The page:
I appreciate the help…but you’re not really helping

ID-10084724 (Mic)I wasn’t planning on a follow-up to last week’s post about the need for information when doing voiceover auditions. I figured I’d covered just about everything – what to expect from voice talent, what not to expect, how to help them help you get better auditions.

But as I thought about it, it occurred to me I had so many great examples of what not to say or do…I had to share some of them. These auditions weren’t lacking direction, necessarily; however, they were lacking the right information!

If you read last week’s post, you’ll recognize many of the points I made. These are all 100% completely real, too…so don’t think I’m embellishing anything here!

If you want me to audition, a script is helpful

Earlier this year, I came across an audition I had to look over 3 or 4 times, just to make sure I was reading it correctly. The request was to take a swear word and “make it funny.” The voice seeker was creating a “funny product” and wanted to use sound bites that would eventually have music and sound effects added.

Fortunately, I wasn’t being asked to provide the post-production for the audition – which is something voice actors rarely, if ever, do- but I was being expected to spend my time trying to think of funny ways of saying a vulgarity, just for the possibility of getting the gig.

Yep, I’d say there was definitely something “funny” about this audition.

I passed.

If you expect me to audition without a script, make it worth my while

About the same time that previously-mentioned audition came through, I saw another one requesting “funny, true stories.” The recordings needed to be original, at least 3 minutes in length, and then as I read the request I noticed they said that they will pay for recordings they like, so to therefore not submit ‘audition’ recordings.

It took me a moment to realize this company, which features podcasts and videos of real-life stories online, was looking for freelance contributors – not voiceover artists. There is a difference folks.

You wouldn’t ask a certified ASE mechanic to wash your car. You wouldn’t ask a licensed plumber to pour you a drink of water.

Not trying to sound arrogant here or anything…but if you want to get people to submit something for use on your website, that’s great! I hope you get plenty of submissions you can use! But please – know your audience. Understand that what people like me do is a profession, not a pastime. Very few of us will record, edit, and mix down 3 minutes of audio for a mere $100.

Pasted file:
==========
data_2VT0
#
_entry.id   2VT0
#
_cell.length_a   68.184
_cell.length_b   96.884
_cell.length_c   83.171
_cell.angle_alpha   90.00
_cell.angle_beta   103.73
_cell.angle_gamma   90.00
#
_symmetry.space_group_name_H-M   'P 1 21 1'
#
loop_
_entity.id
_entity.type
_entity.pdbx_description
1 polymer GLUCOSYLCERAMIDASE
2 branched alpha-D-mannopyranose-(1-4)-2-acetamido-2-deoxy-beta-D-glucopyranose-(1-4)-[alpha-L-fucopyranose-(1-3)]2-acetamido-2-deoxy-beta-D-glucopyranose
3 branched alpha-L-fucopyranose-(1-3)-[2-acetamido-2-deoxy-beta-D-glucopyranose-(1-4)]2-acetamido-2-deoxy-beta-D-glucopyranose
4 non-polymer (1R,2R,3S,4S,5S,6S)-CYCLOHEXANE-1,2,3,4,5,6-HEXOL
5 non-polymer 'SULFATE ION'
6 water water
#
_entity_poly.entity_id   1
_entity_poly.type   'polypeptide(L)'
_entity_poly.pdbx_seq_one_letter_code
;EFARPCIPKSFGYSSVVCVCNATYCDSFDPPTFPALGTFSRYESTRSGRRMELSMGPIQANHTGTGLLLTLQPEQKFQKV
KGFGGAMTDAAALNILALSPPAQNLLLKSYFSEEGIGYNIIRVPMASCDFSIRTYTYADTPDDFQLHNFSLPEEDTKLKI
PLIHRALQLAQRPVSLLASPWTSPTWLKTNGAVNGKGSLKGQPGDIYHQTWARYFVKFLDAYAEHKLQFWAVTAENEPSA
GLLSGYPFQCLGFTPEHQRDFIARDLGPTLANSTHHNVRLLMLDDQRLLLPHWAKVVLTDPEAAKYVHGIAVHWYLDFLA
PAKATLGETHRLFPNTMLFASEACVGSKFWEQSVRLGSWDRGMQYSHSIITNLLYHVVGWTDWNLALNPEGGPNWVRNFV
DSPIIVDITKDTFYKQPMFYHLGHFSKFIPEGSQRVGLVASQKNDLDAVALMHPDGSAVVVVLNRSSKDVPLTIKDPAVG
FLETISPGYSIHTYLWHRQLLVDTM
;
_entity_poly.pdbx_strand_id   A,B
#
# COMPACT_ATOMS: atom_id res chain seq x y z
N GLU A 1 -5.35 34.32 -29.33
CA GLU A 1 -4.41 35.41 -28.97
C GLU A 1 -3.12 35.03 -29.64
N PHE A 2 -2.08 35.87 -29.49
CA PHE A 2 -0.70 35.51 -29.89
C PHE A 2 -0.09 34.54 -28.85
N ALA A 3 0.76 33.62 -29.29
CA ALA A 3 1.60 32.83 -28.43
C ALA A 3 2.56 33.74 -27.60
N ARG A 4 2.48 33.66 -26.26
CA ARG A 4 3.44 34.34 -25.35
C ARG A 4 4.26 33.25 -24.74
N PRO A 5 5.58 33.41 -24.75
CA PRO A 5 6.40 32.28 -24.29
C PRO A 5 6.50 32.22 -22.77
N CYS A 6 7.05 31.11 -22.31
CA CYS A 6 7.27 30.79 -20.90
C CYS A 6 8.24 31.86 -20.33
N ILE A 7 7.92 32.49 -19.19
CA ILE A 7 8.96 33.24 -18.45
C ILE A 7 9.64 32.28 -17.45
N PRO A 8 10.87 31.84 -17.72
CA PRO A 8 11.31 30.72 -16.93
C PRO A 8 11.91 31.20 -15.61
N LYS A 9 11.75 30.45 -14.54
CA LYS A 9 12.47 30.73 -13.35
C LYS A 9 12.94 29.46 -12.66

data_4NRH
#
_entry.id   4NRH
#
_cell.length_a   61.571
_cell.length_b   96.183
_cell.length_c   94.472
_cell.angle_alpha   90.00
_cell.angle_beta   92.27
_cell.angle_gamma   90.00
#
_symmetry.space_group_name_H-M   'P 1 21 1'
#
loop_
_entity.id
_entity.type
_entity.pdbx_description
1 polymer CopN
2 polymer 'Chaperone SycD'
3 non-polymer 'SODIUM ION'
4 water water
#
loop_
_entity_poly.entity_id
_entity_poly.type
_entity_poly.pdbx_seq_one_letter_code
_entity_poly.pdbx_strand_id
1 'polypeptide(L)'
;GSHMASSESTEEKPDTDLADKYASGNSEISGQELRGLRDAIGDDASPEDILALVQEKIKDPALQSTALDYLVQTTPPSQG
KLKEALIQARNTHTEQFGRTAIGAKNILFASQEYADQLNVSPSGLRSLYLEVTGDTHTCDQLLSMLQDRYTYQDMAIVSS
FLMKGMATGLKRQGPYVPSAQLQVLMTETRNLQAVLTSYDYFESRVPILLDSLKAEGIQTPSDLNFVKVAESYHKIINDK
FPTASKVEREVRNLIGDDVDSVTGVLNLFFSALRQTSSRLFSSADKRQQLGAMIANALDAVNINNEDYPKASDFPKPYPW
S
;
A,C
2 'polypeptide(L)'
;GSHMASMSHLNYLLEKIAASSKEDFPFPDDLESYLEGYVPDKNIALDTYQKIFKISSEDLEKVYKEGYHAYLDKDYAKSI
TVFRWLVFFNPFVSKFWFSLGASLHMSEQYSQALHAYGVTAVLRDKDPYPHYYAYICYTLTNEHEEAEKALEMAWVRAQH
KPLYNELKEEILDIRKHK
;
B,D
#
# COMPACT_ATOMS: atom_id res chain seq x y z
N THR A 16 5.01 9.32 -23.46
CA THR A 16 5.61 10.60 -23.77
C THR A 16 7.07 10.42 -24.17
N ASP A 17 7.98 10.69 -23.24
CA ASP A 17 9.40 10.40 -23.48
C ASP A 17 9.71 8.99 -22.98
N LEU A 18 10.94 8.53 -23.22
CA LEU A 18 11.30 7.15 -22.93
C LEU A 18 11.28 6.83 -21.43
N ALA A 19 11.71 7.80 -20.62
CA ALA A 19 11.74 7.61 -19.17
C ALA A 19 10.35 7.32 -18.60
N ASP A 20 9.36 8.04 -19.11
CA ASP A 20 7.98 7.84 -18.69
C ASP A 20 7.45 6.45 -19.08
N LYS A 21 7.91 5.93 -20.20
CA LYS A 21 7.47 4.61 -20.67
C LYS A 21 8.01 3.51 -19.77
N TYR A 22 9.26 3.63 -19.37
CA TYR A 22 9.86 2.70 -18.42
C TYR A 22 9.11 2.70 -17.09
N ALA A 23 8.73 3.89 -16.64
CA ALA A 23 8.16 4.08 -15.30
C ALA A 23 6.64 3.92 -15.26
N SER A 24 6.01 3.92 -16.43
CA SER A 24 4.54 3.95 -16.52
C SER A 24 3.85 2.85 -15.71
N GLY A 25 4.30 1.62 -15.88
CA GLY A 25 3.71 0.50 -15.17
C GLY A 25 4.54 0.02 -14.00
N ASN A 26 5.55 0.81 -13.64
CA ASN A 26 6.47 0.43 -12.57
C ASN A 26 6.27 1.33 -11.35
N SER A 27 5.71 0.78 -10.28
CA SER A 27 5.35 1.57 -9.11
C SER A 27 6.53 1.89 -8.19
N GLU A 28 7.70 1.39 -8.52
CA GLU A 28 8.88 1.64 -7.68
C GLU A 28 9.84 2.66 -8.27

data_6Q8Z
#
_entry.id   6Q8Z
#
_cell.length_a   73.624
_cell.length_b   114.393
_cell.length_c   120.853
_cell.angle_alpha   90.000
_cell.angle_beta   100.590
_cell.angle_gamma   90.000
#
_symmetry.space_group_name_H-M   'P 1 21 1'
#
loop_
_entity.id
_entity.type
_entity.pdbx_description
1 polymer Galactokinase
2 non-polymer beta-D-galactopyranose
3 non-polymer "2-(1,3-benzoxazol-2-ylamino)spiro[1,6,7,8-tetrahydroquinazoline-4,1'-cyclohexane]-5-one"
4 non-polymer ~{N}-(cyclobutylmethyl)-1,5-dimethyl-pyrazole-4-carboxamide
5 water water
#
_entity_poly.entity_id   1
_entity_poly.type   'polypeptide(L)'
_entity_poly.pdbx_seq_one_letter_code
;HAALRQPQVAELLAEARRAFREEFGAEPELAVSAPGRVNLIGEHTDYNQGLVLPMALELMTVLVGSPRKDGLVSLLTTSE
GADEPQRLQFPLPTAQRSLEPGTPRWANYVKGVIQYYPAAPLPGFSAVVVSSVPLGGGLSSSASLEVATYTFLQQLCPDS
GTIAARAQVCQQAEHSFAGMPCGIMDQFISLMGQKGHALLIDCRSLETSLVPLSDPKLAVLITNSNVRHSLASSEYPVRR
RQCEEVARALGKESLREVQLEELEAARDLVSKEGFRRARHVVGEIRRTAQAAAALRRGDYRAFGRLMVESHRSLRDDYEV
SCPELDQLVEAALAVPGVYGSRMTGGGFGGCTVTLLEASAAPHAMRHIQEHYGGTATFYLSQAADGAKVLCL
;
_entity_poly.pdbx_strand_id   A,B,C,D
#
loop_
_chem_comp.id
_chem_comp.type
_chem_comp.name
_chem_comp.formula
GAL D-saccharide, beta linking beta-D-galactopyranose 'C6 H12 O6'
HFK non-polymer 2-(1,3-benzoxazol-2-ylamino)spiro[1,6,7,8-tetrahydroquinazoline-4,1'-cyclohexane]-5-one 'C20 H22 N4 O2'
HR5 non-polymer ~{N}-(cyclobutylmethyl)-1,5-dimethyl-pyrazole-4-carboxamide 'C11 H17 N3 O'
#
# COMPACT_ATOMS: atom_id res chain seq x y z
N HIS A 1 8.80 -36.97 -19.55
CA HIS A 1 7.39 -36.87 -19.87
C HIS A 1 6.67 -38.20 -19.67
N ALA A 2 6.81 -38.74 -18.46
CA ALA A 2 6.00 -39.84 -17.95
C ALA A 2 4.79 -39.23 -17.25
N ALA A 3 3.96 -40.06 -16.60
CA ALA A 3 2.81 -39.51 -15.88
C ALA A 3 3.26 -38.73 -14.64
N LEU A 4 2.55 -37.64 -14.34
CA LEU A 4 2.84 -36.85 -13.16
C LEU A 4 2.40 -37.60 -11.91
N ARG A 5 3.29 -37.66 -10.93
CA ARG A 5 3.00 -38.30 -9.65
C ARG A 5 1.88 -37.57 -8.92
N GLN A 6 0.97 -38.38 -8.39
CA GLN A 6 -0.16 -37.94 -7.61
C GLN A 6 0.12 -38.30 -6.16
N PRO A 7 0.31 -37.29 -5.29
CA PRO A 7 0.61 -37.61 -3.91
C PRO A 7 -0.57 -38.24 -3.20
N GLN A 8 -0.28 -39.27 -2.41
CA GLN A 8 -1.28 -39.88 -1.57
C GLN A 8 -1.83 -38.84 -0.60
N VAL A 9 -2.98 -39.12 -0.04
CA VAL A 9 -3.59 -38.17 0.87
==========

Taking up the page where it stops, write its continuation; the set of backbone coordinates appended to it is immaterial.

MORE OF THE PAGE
Please give me voice direction that makes sense

I once saw an audition for what I could only imagine was a humorous project…but which still made no sense. The producers were looking for a colonial-era American voice who sounds like a Boston Red Sox fan.

Ummm…right. Well, as someone who IS a Boston Red Sox fan – and who grew up around Boston Red Sox fans – I’m not exactly sure how any of them would have ended up in colonial America. Conversely, I don’t know how anyone in colonial America would even have a Boston accent, since we were all still speaking the Queen’s English at the time.

Perhaps I was missing something.

Like better instructions.

If you want me to add music, give me an adjective I can work with

ID-10032444 (grandma)
“Excuse me, dear, is that the Slade version, or Quiet Riot?”

Years ago, I was producing a radio commercial for a restaurant. I was asked to use some “nice Mother’s Day-type” music underneath.

Uh-huh.

Well, I could have used “Mama” by Genesis, “Mama Told Me Not to Come” by Three Dog Night, or my favourite, “Mama Weer All Crazee Now” by Slade…but since I figured I’d run into intellectual copyright issues with all of those, I used a soft, sappy acoustic production music track and sent it off.
.

They approved it. Apparently, moms love soft, sappy acoustic production music.

Know what you want before you ask

It comes down to understanding what you’re asking for. Before you write up the audition request, stop and ask yourself a few questions: Is this request reasonable? Am I expecting too much from someone who hasn’t even been hired yet? Does what I’m asking even make sense? Are these instructions clear enough?

Trying to put yourself in the position of the voice actor will not only help the voice actor, but it will help you in preparing for what you’ll receive for auditions. If you receive an inordinate number of auditions that are not what you were looking for, it might not be the fault of the voice talent.

It could be a confusing, unclear, mixed-message audition request – and all that will get you is a bunch of recordings you probably can’t use.

And probably more than a couple of swear words that won’t be very funny.

===================================================================

Did you like this post? Find something interesting elsewhere in this blog? I really won’t mind at all if you feel compelled to share it with your friends and followers!

PoetsGarage-badgeTo keep abreast of all my posts, please consider subscribing via the links up there on the right!  (I usually only post twice a week – on Tues. and Fri. – so you won’t be inundated with emails every day)  Also feel free to visit my voiceover website HERE, and you can also follow me via Twitter FacebookPinterest, and SoundCloud!

2 thoughts on “I appreciate the help…but you’re not really helping

  1. Pingback: Voiceover Resources » tayblog.com

  2. Pingback: Why I don’t worry about Fiverr Anymore | Steven Jay Cohen

Leave a Reply

Fill in your details below or click an icon to log in:

WordPress.com Logo

You are commenting using your WordPress.com account. Log Out / Change )

Twitter picture

You are commenting using your Twitter account. Log Out / Change )

Facebook photo

You are commenting using your Facebook account. Log Out / Change )

Google+ photo

You are commenting using your Google+ account. Log Out / Change )

Connecting to %s